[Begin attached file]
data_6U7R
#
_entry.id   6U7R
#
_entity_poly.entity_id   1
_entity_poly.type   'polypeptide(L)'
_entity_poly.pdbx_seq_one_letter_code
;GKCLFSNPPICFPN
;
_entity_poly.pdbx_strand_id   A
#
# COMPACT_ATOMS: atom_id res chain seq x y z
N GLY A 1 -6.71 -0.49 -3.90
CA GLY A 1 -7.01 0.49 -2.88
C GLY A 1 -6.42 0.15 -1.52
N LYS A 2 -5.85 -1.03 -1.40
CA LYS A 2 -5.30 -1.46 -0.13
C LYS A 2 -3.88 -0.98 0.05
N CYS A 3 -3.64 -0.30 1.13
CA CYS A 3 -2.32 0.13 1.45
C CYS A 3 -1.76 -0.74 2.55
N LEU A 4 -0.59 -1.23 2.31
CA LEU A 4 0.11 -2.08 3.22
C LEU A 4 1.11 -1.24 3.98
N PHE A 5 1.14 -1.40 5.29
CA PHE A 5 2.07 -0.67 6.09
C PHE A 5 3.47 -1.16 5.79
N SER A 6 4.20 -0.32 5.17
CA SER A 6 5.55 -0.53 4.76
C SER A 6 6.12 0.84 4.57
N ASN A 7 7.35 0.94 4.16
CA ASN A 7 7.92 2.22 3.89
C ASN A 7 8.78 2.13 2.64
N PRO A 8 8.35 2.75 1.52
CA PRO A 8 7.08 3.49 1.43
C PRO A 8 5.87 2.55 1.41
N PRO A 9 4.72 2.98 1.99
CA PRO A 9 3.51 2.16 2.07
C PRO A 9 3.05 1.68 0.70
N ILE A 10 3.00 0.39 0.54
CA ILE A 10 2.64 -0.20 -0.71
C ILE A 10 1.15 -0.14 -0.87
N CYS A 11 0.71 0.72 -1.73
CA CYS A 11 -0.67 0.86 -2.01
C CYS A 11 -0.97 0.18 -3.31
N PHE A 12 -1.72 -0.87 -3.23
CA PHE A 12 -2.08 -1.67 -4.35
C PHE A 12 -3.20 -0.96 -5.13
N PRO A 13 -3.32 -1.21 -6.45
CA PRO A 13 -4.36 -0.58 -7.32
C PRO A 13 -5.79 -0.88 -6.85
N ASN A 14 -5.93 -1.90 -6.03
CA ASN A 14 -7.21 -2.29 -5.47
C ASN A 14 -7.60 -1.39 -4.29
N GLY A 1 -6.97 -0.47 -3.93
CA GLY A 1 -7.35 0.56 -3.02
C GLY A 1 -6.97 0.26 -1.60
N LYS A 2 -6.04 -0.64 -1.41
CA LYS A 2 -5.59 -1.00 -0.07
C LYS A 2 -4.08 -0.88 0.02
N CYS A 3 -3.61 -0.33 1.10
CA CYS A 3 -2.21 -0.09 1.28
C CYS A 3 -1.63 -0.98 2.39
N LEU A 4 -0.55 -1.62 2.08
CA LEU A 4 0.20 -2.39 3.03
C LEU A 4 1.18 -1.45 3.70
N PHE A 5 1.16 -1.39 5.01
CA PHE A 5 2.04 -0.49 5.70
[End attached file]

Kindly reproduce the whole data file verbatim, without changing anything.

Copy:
data_6U7R
#
_entry.id   6U7R
#
_entity_poly.entity_id   1
_entity_poly.type   'polypeptide(L)'
_entity_poly.pdbx_seq_one_letter_code
;GKCLFSNPPICFPN
;
_entity_poly.pdbx_strand_id   A
#
# COMPACT_ATOMS: atom_id res chain seq x y z
N GLY A 1 -6.71 -0.49 -3.90
CA GLY A 1 -7.01 0.49 -2.88
C GLY A 1 -6.42 0.15 -1.52
N LYS A 2 -5.85 -1.03 -1.40
CA LYS A 2 -5.30 -1.46 -0.13
C LYS A 2 -3.88 -0.98 0.05
N CYS A 3 -3.64 -0.30 1.13
CA CYS A 3 -2.32 0.13 1.45
C CYS A 3 -1.76 -0.74 2.55
N LEU A 4 -0.59 -1.23 2.31
CA LEU A 4 0.11 -2.08 3.22
C LEU A 4 1.11 -1.24 3.98
N PHE A 5 1.14 -1.40 5.29
CA PHE A 5 2.07 -0.67 6.09
C PHE A 5 3.47 -1.16 5.79
N SER A 6 4.20 -0.32 5.17
CA SER A 6 5.55 -0.53 4.76
C SER A 6 6.12 0.84 4.57
N ASN A 7 7.35 0.94 4.16
CA ASN A 7 7.92 2.22 3.89
C ASN A 7 8.78 2.13 2.64
N PRO A 8 8.35 2.75 1.52
CA PRO A 8 7.08 3.49 1.43
C PRO A 8 5.87 2.55 1.41
N PRO A 9 4.72 2.98 1.99
CA PRO A 9 3.51 2.16 2.07
C PRO A 9 3.05 1.68 0.70
N ILE A 10 3.00 0.39 0.54
CA ILE A 10 2.64 -0.20 -0.71
C ILE A 10 1.15 -0.14 -0.87
N CYS A 11 0.71 0.72 -1.73
CA CYS A 11 -0.67 0.86 -2.01
C CYS A 11 -0.97 0.18 -3.31
N PHE A 12 -1.72 -0.87 -3.23
CA PHE A 12 -2.08 -1.67 -4.35
C PHE A 12 -3.20 -0.96 -5.13
N PRO A 13 -3.32 -1.21 -6.45
CA PRO A 13 -4.36 -0.58 -7.32
C PRO A 13 -5.79 -0.88 -6.85
N ASN A 14 -5.93 -1.90 -6.03
CA ASN A 14 -7.21 -2.29 -5.47
C ASN A 14 -7.60 -1.39 -4.29
N GLY A 1 -6.97 -0.47 -3.93
CA GLY A 1 -7.35 0.56 -3.02
C GLY A 1 -6.97 0.26 -1.60
N LYS A 2 -6.04 -0.64 -1.41
CA LYS A 2 -5.59 -1.00 -0.07
C LYS A 2 -4.08 -0.88 0.02
N CYS A 3 -3.61 -0.33 1.10
CA CYS A 3 -2.21 -0.09 1.28
C CYS A 3 -1.63 -0.98 2.39
N LEU A 4 -0.55 -1.62 2.08
CA LEU A 4 0.20 -2.39 3.03
C LEU A 4 1.18 -1.45 3.70
N PHE A 5 1.16 -1.39 5.01
CA PHE A 5 2.04 -0.49 5.70